- Editor's Rating
- Projector small and light, perfect for road warriors
- Image bright and clear
- Wireless adapter setup a hassle, but it does actually work
- Setup process is clunky and could be made much easier
- Requires Microsoft Office, only runs on Windows
- Cumbersome Wi-Fi adapter tweaking often required, too
This projector/adapter combination is a good first step towards what could be a wireless network-connected future for projectors overall, but hassles still remain.
Consumers who work in wireless or often give presentations have long been pining for a product that provides users with the ability to give a presentation from a handset or tablet, wirelessly connecting to the projector with no need for cables, adapters, or wondering why control-shift-F7 (or whatever) seems to have no effect on an impatient audience.
Well, it would appear that ViewSonic has at least partially given users this ability with a small but powerful LED/DLP video projector and an optional wireless adapter (sold separately) that moves at least part of the way to presentation nirvana.
The PLED-W500 projector itself is tiny (but not quite as small as the so-called “pocket projectors”) and light (only 1.6 lbs.), so it’s perfect for road warriors. The image is surprisingly bright and clear, and suitable for small-scale home-entertainment applications as well. Connectivity includes HDMI, with 1080p compatibility – although the native resolution is only 1280×800 (720p). As noted earlier, the light source is LED. Users can expect very long life (the spec is 20,000 hours) from this lamp, although the fan noise can be a bit loud. Brightness is rated at 500 lumens (which ViewSonic rates as roughly equivalent to a 1200-luman traditional light source), more than sufficient in a slightly-darkened room.
The WPD-100 wireless unit is a tiny 802.11n (150 Mbps) USB adapter that is plugged into the back of the projector, although drivers are also included for Windows as well, including a clever soft-AP function. Setting up involves little more than plugging the adapter into the projector, connecting to the SSID it hosts (remember the part above about soft APs?), and connecting. Changing an IP address or network bridging might be involved, and your screen resolution and color scheme might also be automatically changed, so all of this isn’t as user-friendly as it might be. The actual connection is made via an app called MirrorOp Lite, which is included. Just select the USB port on the projector, and then use MirrorOp Lite to connect to the PLED-W500. And there’s the PC’s screen on the projector, just like that.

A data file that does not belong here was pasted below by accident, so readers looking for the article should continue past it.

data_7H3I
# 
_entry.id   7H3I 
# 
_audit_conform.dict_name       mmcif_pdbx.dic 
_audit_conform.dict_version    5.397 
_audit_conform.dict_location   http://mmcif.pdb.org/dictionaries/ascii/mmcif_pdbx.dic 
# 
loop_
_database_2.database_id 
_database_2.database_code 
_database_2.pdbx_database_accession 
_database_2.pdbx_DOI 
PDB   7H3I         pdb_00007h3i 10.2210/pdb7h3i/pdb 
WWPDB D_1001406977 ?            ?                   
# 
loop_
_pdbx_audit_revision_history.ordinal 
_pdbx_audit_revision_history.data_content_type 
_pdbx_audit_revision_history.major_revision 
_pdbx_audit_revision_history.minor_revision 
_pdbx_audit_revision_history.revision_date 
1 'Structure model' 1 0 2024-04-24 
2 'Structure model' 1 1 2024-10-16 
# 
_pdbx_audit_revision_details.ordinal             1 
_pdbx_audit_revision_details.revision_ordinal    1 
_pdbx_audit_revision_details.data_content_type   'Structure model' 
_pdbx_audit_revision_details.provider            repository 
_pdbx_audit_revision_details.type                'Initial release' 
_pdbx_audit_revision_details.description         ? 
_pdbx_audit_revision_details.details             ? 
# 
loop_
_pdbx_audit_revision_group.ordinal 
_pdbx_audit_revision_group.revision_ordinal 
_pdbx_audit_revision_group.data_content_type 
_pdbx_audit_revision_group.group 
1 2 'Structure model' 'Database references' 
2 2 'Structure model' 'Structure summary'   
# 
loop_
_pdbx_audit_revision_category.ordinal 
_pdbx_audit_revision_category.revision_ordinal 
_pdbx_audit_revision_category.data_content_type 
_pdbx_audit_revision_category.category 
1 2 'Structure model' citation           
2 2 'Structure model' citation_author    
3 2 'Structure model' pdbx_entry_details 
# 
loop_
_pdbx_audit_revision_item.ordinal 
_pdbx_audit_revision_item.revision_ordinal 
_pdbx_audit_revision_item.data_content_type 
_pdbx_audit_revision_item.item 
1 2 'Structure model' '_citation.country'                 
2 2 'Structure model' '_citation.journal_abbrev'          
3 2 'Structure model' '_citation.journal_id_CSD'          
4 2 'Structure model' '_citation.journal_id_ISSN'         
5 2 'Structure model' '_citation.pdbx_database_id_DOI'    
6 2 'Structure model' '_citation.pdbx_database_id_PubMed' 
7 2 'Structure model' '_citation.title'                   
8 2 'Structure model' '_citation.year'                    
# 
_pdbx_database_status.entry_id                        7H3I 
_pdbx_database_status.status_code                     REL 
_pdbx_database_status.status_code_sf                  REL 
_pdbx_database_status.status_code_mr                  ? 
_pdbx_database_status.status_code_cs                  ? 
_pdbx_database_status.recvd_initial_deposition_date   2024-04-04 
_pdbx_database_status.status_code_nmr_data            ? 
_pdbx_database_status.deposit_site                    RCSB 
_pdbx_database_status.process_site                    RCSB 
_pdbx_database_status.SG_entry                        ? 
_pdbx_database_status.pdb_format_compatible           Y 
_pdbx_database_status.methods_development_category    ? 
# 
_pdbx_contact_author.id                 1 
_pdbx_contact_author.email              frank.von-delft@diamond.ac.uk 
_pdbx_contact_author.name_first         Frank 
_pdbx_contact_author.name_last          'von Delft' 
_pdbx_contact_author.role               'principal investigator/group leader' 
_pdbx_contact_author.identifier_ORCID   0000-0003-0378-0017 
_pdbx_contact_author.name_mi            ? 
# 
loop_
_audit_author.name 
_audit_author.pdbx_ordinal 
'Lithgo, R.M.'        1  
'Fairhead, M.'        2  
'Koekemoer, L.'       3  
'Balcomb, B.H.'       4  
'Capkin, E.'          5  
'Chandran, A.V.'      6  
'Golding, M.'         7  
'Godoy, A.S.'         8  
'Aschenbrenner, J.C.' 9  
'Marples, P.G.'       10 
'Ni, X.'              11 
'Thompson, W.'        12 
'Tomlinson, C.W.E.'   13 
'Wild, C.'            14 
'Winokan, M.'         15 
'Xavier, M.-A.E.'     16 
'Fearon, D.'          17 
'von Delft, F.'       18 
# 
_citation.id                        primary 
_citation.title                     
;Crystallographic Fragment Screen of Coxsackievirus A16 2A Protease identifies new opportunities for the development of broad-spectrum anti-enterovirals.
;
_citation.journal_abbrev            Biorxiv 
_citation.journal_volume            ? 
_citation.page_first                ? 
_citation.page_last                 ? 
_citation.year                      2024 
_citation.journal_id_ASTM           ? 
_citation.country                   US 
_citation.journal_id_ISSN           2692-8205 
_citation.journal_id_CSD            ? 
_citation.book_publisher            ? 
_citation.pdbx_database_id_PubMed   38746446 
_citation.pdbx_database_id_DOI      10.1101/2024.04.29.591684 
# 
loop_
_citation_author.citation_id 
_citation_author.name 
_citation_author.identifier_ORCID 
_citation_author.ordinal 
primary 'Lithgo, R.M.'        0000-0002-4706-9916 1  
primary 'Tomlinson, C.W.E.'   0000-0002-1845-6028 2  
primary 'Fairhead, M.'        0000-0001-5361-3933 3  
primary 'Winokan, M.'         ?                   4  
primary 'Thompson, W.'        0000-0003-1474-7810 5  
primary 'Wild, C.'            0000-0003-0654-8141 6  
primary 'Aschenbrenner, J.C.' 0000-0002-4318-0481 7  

Users looking to show a PowerPoint deck from a handset may run into some issues. When using an iPhone 5, users must first download Awind’s MobiShow Lite third-party app from the App Store; this app provisions connectivity to the projector and controls the display of a restricted set of file types. Then, to run PowerPoint, users must download the PtG2 Converter, to convert PowerPoint decks to Presentations to Go format, which is used by Mobishow.
Bad news, though: this essential application runs only on Windows, and requires Microsoft Office to be installed – so Mac, Linux, OpenOffice, LibreOffice, and etc. users are out of luck. It’s then just a matter of making sure the device meets the restricted set of system requirements and then syncing the iOS or Android device (more restrictions) and then using Mobishow to control advancing the slides. The process overall, thus, is clunky and could be made much easier – how about a native PowerPoint file player? What about something more universal, for .pdfs and such? Still, the promise is evident, and with a little software the products tested here could be more than usable in business settings.
Users will also have to up the Wi-Fi adapter (more software, it seems), which can be a pain. It would be nice if users could configure the adapter (including IP address and SSID) on the projector via HTTPS from any computer (as is the case with wireless routers, for example, or, worst case via the remote control and on-screen display a la TV set-top boxes), and if the connection could be set up as a wireless client, connecting to the user’s network, rather than as an AP. And it would be nice to have a little management program to determine who gets access to the device and when. Overall, though, the projector/adapter combination is a good first step towards what could be a (wireless, of course) network-connected future for projectors overall.
The PLED-W500 costs $699.99 at the time of review. The WPD-100 wireless adapter costs $122.99.
By Craig Mathias